Rhys McClenaghan targets European glory after garden gym sessions
Two months after eclipsing Max Whitlock to strike gold at the Gold Coast Commonwealth Games, Rhys McClenaghan found himself having to train in his mother's back garden after effectively being forced out of his Northern Ireland gym.
It was hardly the kind of homecoming the then 18-year-old expected after his historic triumph on the pommel apparatus which had for so long been the sole preserve of his double Olympic champion rival.
But defiant McClenaghan soon struck a deal to shift training to the national high-performance centre in Dublin, and his move paid off when he grabbed his second career World Cup gold in Turkey at the start of last month.
Next week the Newtownards native will get the chance to prove his April victory over Whitlock was no fluke when the pair go head to head again at the European Championships in Glasgow.
McClenaghan said: “The situation took a bit of a physical toll because I wasn’t able to train to my full potential, but it didn’t affect me mentally one bit.
“It came completely out of the blue one day but I decided I was not going to let those people get me down and keep me back. It’s all about staying positive in these situations and that helps to build your character even more.”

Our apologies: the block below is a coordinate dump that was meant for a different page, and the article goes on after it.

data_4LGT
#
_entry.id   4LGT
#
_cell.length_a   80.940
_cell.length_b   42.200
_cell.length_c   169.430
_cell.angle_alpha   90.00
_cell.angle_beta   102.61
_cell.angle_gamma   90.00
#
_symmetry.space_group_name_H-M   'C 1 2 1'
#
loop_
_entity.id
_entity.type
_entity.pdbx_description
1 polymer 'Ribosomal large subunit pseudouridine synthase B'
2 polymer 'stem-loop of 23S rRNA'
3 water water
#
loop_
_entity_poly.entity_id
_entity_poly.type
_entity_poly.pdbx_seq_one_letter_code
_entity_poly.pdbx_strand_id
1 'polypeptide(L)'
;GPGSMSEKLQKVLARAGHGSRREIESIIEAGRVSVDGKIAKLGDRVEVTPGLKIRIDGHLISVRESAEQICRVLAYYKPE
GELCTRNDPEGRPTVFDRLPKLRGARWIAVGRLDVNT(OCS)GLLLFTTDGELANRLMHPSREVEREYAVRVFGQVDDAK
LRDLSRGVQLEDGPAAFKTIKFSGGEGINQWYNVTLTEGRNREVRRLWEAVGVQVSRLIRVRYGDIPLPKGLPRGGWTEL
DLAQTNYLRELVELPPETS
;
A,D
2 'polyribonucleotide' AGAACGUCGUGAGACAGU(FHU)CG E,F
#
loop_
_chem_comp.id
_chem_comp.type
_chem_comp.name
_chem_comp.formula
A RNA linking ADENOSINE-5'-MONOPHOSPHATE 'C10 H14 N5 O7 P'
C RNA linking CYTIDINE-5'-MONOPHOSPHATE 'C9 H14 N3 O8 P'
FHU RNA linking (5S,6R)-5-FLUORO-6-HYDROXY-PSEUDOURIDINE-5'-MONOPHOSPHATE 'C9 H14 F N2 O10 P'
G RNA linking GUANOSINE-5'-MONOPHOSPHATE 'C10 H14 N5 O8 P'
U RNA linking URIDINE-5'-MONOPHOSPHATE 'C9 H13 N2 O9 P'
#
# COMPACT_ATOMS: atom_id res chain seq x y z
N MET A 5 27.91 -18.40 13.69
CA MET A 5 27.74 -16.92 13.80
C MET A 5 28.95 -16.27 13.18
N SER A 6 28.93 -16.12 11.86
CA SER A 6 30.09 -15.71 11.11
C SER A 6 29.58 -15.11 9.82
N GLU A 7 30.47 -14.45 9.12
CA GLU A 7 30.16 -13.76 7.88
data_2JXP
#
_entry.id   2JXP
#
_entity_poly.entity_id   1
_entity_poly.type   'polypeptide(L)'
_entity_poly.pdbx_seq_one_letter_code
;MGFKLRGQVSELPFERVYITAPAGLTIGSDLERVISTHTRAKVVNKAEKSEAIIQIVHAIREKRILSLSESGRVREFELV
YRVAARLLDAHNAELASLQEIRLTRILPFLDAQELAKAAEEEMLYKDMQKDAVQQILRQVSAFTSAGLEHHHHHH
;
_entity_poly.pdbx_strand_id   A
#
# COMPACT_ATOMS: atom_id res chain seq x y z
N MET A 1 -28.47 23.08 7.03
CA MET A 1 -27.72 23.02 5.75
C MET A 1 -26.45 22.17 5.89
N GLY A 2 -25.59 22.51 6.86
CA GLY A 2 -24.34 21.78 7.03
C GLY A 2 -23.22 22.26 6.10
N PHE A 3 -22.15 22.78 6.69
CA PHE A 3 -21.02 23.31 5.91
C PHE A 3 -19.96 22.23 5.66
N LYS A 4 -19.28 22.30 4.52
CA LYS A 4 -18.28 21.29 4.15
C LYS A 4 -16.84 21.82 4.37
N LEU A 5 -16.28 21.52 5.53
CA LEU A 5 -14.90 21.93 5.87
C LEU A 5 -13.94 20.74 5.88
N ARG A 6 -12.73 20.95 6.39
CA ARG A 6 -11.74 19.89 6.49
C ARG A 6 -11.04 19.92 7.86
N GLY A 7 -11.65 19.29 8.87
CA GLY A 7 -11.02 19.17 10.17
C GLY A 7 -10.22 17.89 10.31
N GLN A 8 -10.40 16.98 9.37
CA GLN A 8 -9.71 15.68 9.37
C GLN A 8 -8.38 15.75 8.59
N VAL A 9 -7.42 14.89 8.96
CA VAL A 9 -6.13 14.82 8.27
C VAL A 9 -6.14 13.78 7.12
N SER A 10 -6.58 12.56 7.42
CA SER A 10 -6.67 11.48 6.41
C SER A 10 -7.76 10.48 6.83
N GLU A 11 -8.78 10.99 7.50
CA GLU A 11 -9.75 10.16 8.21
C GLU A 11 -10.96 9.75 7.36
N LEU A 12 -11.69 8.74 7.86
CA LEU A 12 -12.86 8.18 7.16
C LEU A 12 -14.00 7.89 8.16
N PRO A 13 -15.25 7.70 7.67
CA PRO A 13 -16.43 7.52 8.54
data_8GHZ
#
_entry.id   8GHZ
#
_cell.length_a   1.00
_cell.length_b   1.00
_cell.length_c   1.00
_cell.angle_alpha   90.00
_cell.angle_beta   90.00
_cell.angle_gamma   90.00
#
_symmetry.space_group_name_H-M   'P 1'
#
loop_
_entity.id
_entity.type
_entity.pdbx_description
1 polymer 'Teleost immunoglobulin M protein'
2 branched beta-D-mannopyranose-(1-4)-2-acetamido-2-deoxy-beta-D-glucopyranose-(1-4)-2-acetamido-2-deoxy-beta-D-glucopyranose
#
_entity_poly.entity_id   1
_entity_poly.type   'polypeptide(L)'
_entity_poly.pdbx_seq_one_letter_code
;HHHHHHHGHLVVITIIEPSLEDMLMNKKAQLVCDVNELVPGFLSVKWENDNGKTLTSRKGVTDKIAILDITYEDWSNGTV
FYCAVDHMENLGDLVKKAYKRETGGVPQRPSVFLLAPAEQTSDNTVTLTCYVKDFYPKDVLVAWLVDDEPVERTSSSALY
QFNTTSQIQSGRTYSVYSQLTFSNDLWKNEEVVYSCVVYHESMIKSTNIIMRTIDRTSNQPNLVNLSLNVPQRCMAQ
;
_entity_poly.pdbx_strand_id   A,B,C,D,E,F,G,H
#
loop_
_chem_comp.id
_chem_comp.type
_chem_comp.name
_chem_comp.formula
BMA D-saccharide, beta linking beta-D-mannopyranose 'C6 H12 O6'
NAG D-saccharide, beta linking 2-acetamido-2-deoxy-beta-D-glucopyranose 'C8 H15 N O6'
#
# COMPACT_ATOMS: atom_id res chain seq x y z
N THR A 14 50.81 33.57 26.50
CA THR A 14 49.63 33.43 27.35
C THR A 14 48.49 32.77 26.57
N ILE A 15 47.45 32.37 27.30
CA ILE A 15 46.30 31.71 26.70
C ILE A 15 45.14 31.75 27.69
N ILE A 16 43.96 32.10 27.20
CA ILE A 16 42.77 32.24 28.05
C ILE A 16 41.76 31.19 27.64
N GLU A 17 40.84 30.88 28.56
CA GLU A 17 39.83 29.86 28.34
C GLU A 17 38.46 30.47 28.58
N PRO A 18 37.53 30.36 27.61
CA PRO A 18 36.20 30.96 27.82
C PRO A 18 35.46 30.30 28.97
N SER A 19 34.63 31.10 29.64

McClenaghan felt his move was forced from the gym where he had trained in since he was a child after coach Luke Carson had his contract to coach at the club cancelled with immediate effect. Under the guidance of Carson, a close friend of another Whitlock rival Louis Smith, McClenaghan has emerged not only as his nation’s leading gymnast but an emerging medal hope for the Tokyo 2020 Olympics.
And while his superb win over Whitlock on the Gold Coast proved a major career milestone, McClenaghan has had belief in his ability to rank among the best since his podium finish at the 2016 British Championships.
“I was standing on the podium behind Max and Louis and it felt like I’d really arrived in the senior category,” recalled McClenaghan. “Gold Coast was the next big step and now it’s exciting to have that rivalry.”
McClenaghan has certainly shouted his challenge from the rooftops, pinning a tweet after Australia in which he warned Whitlock he is “coming that world title next, Max”.
He could yet find himself adding Smith to his list of rivals with the four-time Olympic medallist believed to be considering a return to the sport with a view to adding his collection in Tokyo.
But for now McClenaghan insists he is happy to pick the brains of Smith, who broke new ground for British men’s gymnastics when he won his first of three consecutive pommel medals in Beijing in 2008.
“Since Luke started coaching me I’ve always had the opportunity to speak to Louis and I’ve learned a lot from him,” added McClenaghan.
“He knows everything about the sport and he’s such a friendly guy, I can sit for hours and talk about different strategies and things I can bring into play. Louis is such a big role model for me.”